The Work of Luck – Design Monday

The Work of Luck – Design Monday

It is the final task of an implementation. The stakes are high. One of your people hits a wrong button. The entire system comes crashing down. My question: Is this good luck, or bad?

For an answer and inspiration, I look to Massimo Bottura. Bottura is a chef and restauranter. At his Michelin 3-star restaurant, Osteria Francescana, a similar situation played out. The pastry chef, Taka Kondo, was platting the final course. One tart slipped. Smash! And to Kondo’s surprise and relief, Massimo Bottura burst out laughing. Good luck! The Oops! I dropped the lemon tart was born. The dessert has become legend.

You can hear Bottura tell the story himself at the video below. For now, I want to turn to the question of how to get lucky. So many things must go right when deploying technology, we can use all the luck we can get.

One factor in seeing the opportunity in accidents is associative barriers. High associative barriers lead to functional fixedness. By contrast, people with low associative barriers tend to find connections and opportunities others don’t. I’ve previously covered techniques to get beyond functional fixedness: discuss an item without naming it, and discussing what an item does rather than it is. (See Play with the spaces between the words.) Here, let’s cover building new associations.

New associations can prime us to turn accidents into good luck. It provides a larger net for catching ideas. The exercise is simple. List the assumptions. Imagine what would happen if the opposite were true. We can (and probably should) do this at multiple stages in designing security capabilities; from the vision to our assumptions about the organization, the security function, the security controls, the tools, and our assumptions about implementation. For example:

  • A tart from a Michelin 3-star restaurants is carefully plated and perfectly constructed.
    • It is messily deconstructed. Innovation: Oops! I dropped the lemon tart.
  • The authenticating security credential is a person’s ID and password.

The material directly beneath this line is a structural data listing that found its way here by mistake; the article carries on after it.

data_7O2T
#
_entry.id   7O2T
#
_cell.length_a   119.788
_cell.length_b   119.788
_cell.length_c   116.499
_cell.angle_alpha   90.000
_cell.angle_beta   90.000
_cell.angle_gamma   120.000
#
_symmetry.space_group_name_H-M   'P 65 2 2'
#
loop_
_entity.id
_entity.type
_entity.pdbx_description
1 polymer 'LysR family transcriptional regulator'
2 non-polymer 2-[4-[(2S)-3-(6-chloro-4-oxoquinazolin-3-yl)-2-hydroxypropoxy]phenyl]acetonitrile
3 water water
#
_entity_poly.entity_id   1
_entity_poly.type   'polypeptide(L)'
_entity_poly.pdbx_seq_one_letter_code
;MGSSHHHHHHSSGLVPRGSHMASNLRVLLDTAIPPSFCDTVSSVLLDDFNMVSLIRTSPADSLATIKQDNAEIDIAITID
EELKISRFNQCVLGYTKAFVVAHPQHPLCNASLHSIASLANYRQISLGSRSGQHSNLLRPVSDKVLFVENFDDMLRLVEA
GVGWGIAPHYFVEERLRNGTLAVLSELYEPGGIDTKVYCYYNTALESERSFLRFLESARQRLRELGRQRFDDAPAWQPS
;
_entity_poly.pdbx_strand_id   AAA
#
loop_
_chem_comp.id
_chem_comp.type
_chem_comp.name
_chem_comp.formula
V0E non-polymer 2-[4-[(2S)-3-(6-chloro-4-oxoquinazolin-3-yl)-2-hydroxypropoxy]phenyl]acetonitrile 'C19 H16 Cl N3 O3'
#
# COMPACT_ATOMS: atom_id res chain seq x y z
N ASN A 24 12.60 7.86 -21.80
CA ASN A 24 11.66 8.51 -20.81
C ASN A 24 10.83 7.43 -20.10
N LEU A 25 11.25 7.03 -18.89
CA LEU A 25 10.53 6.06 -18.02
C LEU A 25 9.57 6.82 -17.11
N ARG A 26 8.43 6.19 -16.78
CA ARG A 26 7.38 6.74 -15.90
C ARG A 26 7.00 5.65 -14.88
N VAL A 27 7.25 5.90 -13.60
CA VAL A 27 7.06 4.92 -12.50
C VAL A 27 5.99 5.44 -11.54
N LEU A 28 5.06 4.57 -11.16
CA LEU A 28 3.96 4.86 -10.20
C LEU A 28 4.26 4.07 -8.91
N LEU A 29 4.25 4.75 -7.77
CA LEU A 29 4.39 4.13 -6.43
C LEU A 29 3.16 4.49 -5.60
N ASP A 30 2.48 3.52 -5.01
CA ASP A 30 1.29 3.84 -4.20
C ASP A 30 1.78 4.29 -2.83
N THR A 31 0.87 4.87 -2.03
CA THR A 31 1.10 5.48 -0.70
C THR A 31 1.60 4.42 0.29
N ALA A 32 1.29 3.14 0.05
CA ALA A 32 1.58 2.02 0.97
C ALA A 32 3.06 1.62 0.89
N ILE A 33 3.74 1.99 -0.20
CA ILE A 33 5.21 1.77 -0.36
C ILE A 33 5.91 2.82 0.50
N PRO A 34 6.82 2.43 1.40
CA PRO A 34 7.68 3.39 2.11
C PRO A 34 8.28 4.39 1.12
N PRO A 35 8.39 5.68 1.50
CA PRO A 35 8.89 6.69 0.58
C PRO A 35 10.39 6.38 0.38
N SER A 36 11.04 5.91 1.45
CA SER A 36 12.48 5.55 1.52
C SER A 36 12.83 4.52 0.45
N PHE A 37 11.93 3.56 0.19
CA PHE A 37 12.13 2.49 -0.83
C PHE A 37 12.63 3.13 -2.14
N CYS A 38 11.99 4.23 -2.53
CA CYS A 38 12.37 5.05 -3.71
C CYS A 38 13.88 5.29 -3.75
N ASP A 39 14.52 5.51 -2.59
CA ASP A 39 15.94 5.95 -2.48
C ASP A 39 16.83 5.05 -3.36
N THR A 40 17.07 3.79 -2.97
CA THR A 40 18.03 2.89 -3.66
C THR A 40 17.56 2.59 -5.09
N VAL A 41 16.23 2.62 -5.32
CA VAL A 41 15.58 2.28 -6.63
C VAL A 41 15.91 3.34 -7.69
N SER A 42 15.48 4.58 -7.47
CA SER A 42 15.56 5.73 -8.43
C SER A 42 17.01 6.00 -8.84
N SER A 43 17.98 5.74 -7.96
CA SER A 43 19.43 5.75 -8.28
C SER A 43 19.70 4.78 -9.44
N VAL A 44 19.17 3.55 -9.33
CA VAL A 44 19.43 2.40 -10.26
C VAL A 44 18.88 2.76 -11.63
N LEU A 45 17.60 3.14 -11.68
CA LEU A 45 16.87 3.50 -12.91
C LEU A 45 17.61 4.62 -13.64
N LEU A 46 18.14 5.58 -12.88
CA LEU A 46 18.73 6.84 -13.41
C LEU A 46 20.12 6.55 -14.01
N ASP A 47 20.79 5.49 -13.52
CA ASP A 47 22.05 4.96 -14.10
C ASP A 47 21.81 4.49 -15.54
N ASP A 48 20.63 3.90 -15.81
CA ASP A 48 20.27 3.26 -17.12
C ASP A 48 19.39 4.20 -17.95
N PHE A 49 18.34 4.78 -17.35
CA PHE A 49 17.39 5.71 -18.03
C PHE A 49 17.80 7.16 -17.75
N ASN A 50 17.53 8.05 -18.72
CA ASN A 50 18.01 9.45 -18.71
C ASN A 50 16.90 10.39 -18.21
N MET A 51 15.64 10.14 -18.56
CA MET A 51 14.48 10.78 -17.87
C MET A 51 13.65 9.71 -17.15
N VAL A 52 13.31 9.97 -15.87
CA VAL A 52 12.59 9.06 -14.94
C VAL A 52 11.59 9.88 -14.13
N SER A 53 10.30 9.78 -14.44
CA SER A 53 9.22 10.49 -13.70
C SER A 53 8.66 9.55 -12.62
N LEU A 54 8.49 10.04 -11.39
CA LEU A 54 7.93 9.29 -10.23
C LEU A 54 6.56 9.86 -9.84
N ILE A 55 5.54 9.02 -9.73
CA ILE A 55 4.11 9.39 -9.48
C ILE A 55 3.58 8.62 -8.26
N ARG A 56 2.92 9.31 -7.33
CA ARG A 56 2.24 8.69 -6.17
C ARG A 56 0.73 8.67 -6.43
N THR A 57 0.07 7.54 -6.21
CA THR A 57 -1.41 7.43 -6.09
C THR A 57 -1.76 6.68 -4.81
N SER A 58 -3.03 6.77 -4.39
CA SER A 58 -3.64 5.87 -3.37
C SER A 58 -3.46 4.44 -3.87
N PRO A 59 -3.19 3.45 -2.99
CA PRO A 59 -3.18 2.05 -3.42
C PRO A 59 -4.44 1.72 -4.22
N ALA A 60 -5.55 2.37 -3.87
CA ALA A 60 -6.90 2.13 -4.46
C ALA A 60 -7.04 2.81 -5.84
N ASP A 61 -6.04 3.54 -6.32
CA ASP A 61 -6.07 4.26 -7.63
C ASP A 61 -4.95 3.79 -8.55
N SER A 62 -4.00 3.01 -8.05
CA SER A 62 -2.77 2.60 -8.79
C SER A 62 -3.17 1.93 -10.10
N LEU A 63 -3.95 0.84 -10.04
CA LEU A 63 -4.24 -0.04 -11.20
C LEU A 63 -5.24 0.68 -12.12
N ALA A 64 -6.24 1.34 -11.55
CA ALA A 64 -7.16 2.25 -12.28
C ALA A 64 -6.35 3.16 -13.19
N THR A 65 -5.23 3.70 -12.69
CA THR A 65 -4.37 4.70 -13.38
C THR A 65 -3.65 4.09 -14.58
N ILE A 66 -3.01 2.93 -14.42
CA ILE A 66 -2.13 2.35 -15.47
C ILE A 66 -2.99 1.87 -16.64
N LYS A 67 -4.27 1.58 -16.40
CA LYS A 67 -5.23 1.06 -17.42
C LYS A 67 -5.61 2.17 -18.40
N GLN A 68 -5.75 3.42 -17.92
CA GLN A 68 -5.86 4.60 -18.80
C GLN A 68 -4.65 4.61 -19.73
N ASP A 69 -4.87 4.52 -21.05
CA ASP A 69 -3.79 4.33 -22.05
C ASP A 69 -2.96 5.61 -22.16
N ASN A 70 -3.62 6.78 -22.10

• A person can authenticate without a password. Innovation: passwordless.
  • A security perimeter is enforced by the network, that is, by a firewall.
    • A perimeter is enforced regardless of network. Innovation: Zero Trust.
  • Defense-in-depth necessarily means having deep control coverage.
    • Defense can be achieved with only a few controls. Innovation: attack path.

The other factor in finding the opportunity in accidents is time. Rushed people don’t get lucky. Stressed people don’t get opportunities. The psychology of stress and time shows people develop tunnel vision and repeat well-known and practiced techniques. The same is equally true for rushed and stressed projects and initiatives. The same goes for rushed and stressed teams and operations. This is an anathema to getting lucky, of course. We’re highly unlikely to see possibilities and to take them on when in this state. Buffer time and down time create the space for getting lucky.

“Leave a free space for poetry. Leave a free space from obligation. You have to be ready to see what others don’t even imagine,” Massimo Bottura says in the video below. He could be speaking directly to us about designing security capabilities. “Make visible the invisible.”

Massimo Bottura tells the story behind Oops! I dropped the tart.

This article is part of a series on designing cyber security capabilities. To see other articles in the series, including a full list of design principles, click here.

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